It also got strength after the collapse of systems in 1989-90 in which the sole serious competitor to western capitalism had disappeared.
A new usage of globalization had appeared, signifying that capitalism could command the world without any ideological or political challenge.
The economic policies that had appeared with neo-liberalism were called Structural Adjustment Policies (SAP) by IMF as the conditions imposed on debtor countries as the guarantee of repayment of loans.
In India, SAP had come in the 1990’s when India was undergoing through a debt crisis. Main purpose of the SAP was to cut government expenditures, reduce state intervention in economy and liberalize trade.
Q. 4. What did Karl Polanyi mean by the concept of embededness of economy?
Ans. Polanyi gave the concept of embeddedness for elaborating the meaning of substantive economy and this was his most significant contribution to social thought.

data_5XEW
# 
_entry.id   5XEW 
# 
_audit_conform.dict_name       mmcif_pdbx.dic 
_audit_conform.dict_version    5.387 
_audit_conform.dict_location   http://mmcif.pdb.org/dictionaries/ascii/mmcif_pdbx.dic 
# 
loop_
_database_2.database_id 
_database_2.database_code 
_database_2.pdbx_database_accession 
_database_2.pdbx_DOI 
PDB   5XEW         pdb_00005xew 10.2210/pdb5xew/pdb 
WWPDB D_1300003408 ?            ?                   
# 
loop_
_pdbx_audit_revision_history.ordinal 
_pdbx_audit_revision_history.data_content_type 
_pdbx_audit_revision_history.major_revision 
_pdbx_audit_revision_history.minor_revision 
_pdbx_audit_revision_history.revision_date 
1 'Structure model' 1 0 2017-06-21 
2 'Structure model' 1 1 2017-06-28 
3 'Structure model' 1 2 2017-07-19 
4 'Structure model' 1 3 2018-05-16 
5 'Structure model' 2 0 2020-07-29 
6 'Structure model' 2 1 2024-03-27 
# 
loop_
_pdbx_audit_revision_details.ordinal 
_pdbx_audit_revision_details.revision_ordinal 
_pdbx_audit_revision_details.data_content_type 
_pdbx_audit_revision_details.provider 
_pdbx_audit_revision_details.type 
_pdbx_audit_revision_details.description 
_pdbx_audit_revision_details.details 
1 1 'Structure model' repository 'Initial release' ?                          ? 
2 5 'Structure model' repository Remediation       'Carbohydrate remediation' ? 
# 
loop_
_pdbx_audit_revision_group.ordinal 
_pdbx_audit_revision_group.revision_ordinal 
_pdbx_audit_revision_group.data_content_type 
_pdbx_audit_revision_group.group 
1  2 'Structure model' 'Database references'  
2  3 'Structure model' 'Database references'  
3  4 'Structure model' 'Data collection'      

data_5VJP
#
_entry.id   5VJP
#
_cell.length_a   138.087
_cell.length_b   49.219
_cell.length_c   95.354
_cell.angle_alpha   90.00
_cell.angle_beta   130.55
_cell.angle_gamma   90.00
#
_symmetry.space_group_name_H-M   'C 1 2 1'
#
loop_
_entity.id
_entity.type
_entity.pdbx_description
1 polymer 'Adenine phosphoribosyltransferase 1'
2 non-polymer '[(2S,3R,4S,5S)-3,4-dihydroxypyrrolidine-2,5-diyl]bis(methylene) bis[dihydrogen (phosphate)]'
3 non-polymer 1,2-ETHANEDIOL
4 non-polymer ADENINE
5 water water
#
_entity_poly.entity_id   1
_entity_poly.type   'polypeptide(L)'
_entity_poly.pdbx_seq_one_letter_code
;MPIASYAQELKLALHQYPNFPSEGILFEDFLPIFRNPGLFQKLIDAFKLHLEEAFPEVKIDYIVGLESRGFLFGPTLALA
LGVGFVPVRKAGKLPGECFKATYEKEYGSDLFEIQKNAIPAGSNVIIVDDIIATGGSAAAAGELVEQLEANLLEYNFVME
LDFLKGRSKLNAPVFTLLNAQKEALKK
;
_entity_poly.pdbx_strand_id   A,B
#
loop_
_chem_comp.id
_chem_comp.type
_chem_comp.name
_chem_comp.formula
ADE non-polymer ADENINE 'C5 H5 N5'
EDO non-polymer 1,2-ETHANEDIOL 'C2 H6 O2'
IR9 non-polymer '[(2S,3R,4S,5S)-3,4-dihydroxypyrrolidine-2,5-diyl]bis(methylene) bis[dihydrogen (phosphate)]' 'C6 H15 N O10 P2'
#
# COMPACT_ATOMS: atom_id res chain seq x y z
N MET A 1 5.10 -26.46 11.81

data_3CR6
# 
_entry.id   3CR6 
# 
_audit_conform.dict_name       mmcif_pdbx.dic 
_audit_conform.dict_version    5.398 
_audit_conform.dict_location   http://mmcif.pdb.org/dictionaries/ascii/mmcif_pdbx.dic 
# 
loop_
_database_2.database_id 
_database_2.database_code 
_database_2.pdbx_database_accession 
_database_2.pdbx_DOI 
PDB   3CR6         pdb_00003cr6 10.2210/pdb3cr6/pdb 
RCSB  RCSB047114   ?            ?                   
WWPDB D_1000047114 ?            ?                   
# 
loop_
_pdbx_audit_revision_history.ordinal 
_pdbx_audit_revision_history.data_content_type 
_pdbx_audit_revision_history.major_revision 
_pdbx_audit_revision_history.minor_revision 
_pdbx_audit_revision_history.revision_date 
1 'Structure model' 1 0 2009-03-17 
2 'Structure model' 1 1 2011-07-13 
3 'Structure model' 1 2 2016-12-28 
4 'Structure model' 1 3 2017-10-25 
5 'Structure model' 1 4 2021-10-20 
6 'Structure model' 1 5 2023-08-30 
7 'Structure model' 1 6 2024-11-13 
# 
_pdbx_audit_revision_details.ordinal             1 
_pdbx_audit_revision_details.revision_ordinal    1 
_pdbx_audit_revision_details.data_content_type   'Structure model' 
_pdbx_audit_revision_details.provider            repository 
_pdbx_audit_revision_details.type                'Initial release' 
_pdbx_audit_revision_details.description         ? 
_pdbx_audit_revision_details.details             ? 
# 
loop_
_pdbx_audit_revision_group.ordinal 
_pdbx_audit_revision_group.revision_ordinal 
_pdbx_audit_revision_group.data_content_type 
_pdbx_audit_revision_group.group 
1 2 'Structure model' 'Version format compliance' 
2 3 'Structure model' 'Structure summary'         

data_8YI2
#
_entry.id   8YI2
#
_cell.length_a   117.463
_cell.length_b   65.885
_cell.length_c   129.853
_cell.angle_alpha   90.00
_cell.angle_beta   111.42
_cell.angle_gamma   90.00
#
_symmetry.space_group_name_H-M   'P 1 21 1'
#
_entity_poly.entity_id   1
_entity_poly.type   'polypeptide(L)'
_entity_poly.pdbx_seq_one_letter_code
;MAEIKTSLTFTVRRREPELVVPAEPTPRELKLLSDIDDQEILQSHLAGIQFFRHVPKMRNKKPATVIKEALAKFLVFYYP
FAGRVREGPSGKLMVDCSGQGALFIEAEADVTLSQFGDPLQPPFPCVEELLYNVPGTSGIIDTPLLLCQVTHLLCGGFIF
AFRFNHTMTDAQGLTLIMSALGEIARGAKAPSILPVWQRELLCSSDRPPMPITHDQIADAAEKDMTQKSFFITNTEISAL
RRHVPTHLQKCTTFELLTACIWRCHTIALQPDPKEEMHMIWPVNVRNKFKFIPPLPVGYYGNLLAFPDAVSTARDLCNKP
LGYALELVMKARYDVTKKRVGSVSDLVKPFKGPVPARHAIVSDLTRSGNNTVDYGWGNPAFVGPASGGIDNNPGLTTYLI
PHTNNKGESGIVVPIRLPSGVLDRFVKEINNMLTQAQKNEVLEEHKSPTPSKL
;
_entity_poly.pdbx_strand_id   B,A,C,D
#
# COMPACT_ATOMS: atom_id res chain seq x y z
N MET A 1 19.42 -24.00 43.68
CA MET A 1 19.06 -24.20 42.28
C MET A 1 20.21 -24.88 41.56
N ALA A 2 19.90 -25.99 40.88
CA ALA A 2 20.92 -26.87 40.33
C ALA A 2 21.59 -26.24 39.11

The concept of embeddedness says that society and economy look to be two separate spheres which are disembedded from each other.
He says that the whole tradition of modern economic thought or formal economy is based on the concept of economy as an interlocking system of markets in which adjustment of demand and supply is automatically done through price mechanism.
Economists also say that sometimes the market system seeks Governmental help for getting rid of market failures but still they maintain that economy is an equilibrating system of integrated markets.
Discussing self regulating market, Polanyi says that no society can naturally live for any period without having an economy. Although, the institution of market was common since the Stone Age, yet, but it did not have a significant role in economic life.
Embeddness and Substantive Economy: Polanyi wanted to say that all through the human history, the concept was different from the actual situations in human societies and says that the human economy was always embedded in society before the 19th century which, according to him, is the substantive economy.
He says that human economy is embedded in institutions, economic and non-economic.